There’s nothing worse than being left with the world’s most persistent cough after a bad cold. You know, the one that disappears during the day, then rears its incredibly annoying head as soon as you hit the hay.
Not only is it painful, it also disrupts your sleep when you keep waking up in a coughing fit. So why does it get so much worse at night?
There are several reasons, explains Dr Naveen Puri, lead physician from Bupa Health Clinics. Firstly, when we’re standing or sitting upright in the day, gravity moves mucus around the body. But when we lie down it can pool together, often around the throat, triggering a cough as a means to move the mucus out.
People with stuffed-up sinuses might also find they’re coughing more at night because of a “postnasal drip”, says Dr Andrew Thornber, chief medical officer at Now Patient. This is where mucus trickles down the back of your nose to your throat and causes you to cough.
Coughing more at night could be linked to asthma, which can get worse when you go to bed. If this is the case, it’s likely you’ll feel short of breath and be wheezing, says Dr Puri. “While some people with asthma say sitting up in bed alleviates coughing, it’s best to see a doctor as they’ll be able to check you over properly and offer inhalers to treat and prevent the symptoms.”
Alternatively, your cough could simply be caused by dry air, as Anshu Kaura, a LloydsPharmacy pharmacist, explains. The air is drier in the winter, due to cold air not being able to hold as much moisture as warmer air, he says. “Consequently, this dry air can further aggravate your throat, and make your nighttime cough worse.” Not ideal.
What can you do about it?
Your plan of attack should depend on what is likely to be causing your nighttime coughing. If mucus is the issue, which is common, Dr Thornber recommends drinking lots of water throughout the day, to make the mucus “thinner” and reduce dryness in your throat.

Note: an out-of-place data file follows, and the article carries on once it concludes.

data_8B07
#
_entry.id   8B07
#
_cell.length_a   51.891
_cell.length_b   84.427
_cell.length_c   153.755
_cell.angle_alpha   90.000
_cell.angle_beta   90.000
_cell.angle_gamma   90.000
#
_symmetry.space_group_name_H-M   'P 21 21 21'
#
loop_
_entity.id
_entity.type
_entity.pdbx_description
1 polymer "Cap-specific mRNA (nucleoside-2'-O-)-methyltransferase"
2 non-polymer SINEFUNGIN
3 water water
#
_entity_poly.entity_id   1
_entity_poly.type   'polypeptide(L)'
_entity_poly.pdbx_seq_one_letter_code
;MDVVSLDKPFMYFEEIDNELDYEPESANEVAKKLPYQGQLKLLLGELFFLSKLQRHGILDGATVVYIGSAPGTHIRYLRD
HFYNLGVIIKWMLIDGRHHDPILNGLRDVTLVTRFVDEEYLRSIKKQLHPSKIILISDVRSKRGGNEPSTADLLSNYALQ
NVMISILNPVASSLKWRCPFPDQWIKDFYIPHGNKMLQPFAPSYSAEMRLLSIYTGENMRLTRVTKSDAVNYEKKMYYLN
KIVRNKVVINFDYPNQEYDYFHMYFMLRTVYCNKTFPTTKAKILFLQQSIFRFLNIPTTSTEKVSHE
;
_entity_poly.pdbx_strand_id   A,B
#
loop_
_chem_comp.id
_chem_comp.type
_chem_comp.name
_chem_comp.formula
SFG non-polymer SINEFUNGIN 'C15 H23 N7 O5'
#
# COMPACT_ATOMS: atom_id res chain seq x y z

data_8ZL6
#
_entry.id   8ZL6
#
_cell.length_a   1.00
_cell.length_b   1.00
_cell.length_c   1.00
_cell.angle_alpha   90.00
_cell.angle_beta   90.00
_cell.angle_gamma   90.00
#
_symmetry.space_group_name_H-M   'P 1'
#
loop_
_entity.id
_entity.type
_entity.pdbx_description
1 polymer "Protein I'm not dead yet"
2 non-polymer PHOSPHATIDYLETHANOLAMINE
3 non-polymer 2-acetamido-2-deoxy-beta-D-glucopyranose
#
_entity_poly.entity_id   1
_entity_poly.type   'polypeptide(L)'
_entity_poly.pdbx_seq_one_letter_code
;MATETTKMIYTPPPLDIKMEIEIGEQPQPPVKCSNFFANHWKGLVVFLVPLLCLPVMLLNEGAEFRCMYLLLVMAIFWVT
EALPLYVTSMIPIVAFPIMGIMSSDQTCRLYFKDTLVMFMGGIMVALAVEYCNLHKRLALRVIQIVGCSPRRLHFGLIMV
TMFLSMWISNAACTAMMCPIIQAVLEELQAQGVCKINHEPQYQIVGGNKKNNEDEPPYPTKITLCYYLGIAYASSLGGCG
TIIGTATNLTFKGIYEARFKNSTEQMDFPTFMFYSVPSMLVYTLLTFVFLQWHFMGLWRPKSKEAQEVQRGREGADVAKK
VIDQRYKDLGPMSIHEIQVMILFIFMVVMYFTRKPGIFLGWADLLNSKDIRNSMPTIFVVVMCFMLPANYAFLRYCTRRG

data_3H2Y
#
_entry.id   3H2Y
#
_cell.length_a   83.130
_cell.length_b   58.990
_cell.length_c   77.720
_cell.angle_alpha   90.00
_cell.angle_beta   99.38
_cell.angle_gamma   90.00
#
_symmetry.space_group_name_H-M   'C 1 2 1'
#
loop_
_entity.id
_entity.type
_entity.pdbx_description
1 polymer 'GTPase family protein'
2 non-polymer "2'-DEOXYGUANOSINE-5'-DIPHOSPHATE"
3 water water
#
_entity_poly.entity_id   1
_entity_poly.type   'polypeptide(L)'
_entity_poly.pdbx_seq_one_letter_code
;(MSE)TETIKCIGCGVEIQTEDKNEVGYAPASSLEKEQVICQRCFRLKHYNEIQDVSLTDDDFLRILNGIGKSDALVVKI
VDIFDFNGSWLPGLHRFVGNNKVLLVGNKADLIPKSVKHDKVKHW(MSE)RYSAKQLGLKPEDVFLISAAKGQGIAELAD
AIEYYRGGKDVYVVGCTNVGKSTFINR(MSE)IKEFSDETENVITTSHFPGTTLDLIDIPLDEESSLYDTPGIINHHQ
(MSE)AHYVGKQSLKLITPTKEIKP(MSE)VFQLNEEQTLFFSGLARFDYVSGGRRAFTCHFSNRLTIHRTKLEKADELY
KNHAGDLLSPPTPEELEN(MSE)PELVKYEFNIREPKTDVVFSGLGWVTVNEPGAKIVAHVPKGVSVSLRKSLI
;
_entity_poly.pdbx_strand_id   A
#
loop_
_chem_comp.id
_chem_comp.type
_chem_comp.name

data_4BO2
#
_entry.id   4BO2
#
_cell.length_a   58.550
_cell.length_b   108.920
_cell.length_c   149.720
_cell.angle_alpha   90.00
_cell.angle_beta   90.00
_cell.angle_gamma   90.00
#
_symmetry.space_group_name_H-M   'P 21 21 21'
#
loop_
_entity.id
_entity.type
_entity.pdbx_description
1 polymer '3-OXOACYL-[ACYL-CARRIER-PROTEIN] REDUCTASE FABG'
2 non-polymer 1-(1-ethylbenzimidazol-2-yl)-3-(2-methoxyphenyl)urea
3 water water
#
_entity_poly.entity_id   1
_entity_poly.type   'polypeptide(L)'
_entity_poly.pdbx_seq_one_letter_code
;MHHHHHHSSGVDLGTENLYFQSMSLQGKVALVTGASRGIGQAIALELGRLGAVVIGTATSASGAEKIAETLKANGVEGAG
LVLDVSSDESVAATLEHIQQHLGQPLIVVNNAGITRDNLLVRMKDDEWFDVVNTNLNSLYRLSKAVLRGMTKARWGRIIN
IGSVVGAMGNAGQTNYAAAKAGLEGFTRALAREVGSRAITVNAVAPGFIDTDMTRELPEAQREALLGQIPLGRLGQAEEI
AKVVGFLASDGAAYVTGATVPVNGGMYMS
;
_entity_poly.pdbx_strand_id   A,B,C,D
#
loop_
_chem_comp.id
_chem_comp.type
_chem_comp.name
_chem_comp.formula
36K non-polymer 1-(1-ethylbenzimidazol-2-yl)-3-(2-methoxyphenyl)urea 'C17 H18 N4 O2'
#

Having a hot bath or shower before bed may also help clear your airways, he says, or you could try a drink of hot honey and lemon, which can be as effective as cough medicine for soothing the throat. Both Thornber and Kaura also recommend sucking on a throat lozenge before bed to try and loosen any mucus.
Over-the-counter cough medicines may help with tickly or dry coughs, says Dr Puri. “These will not stop your cough, but will help you cough less,” the NHS states.
If the air in your room is dry, try a humidifier, which can put moisture back into the air and make it easier to breathe. Kaura recommends the JML Chillmax air cooler, which costs £39.99. If you don’t want to spend any money, leave your window slightly ajar to let fresh air in.
For those with sinus issues, using a nasal saltwater rinse – which you can buy or make at home yourself – before bed might help clear the sinuses and any offending mucus.
And lastly, focus on your bedtime environment. Propping yourself up with a few pillows can help, as can making sure you have clean bedding – dust or mites could be making your cough worse.
Ultimately, if your cough lasts for more than three weeks, the NHS advises you to see your GP so they can investigate further. And if you start to feel unwell with a cough, experience chest pain, struggle to breathe or start coughing up blood, book an urgent appointment or call NHS 111.
This article originally appeared on HuffPost.